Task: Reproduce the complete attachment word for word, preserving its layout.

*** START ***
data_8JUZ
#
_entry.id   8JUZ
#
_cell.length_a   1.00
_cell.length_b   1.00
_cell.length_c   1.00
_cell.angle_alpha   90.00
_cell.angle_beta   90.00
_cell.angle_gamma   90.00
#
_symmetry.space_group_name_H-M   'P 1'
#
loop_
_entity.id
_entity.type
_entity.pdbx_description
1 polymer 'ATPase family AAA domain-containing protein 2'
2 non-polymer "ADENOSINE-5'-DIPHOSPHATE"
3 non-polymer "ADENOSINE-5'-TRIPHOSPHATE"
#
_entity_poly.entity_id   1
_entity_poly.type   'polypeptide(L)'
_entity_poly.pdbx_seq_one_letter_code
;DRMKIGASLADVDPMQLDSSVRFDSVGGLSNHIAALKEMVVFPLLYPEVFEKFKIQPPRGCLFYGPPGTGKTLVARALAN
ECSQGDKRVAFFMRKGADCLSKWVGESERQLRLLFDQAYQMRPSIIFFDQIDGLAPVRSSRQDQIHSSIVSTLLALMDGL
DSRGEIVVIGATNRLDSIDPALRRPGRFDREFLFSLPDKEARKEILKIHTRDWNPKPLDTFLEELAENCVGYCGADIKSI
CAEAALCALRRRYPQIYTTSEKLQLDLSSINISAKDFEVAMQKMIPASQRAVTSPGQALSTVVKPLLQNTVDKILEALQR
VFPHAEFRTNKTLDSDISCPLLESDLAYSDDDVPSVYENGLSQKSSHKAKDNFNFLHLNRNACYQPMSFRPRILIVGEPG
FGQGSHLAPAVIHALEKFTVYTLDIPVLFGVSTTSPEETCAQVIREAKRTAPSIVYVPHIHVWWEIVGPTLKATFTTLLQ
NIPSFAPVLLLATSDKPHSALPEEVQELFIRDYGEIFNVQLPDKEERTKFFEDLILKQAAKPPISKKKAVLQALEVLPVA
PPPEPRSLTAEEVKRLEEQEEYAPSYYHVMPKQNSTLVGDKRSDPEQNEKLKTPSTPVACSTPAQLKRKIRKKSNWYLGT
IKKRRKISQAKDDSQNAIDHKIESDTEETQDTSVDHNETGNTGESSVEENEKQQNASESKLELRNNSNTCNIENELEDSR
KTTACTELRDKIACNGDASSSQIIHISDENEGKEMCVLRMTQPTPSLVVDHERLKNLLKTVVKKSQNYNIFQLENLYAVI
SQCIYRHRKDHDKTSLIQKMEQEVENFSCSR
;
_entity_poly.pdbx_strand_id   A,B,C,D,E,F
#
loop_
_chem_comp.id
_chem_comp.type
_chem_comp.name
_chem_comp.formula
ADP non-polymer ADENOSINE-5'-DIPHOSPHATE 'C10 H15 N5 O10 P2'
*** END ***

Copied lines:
data_8JUZ
#
_entry.id   8JUZ
#
_cell.length_a   1.00
_cell.length_b   1.00
_cell.length_c   1.00
_cell.angle_alpha   90.00
_cell.angle_beta   90.00
_cell.angle_gamma   90.00
#
_symmetry.space_group_name_H-M   'P 1'
#
loop_
_entity.id
_entity.type
_entity.pdbx_description
1 polymer 'ATPase family AAA domain-containing protein 2'
2 non-polymer "ADENOSINE-5'-DIPHOSPHATE"
3 non-polymer "ADENOSINE-5'-TRIPHOSPHATE"
#
_entity_poly.entity_id   1
_entity_poly.type   'polypeptide(L)'
_entity_poly.pdbx_seq_one_letter_code
;DRMKIGASLADVDPMQLDSSVRFDSVGGLSNHIAALKEMVVFPLLYPEVFEKFKIQPPRGCLFYGPPGTGKTLVARALAN
ECSQGDKRVAFFMRKGADCLSKWVGESERQLRLLFDQAYQMRPSIIFFDQIDGLAPVRSSRQDQIHSSIVSTLLALMDGL
DSRGEIVVIGATNRLDSIDPALRRPGRFDREFLFSLPDKEARKEILKIHTRDWNPKPLDTFLEELAENCVGYCGADIKSI
CAEAALCALRRRYPQIYTTSEKLQLDLSSINISAKDFEVAMQKMIPASQRAVTSPGQALSTVVKPLLQNTVDKILEALQR
VFPHAEFRTNKTLDSDISCPLLESDLAYSDDDVPSVYENGLSQKSSHKAKDNFNFLHLNRNACYQPMSFRPRILIVGEPG
FGQGSHLAPAVIHALEKFTVYTLDIPVLFGVSTTSPEETCAQVIREAKRTAPSIVYVPHIHVWWEIVGPTLKATFTTLLQ
NIPSFAPVLLLATSDKPHSALPEEVQELFIRDYGEIFNVQLPDKEERTKFFEDLILKQAAKPPISKKKAVLQALEVLPVA
PPPEPRSLTAEEVKRLEEQEEYAPSYYHVMPKQNSTLVGDKRSDPEQNEKLKTPSTPVACSTPAQLKRKIRKKSNWYLGT
IKKRRKISQAKDDSQNAIDHKIESDTEETQDTSVDHNETGNTGESSVEENEKQQNASESKLELRNNSNTCNIENELEDSR
KTTACTELRDKIACNGDASSSQIIHISDENEGKEMCVLRMTQPTPSLVVDHERLKNLLKTVVKKSQNYNIFQLENLYAVI
SQCIYRHRKDHDKTSLIQKMEQEVENFSCSR
;
_entity_poly.pdbx_strand_id   A,B,C,D,E,F
#
loop_
_chem_comp.id
_chem_comp.type
_chem_comp.name
_chem_comp.formula
ADP non-polymer ADENOSINE-5'-DIPHOSPHATE 'C10 H15 N5 O10 P2'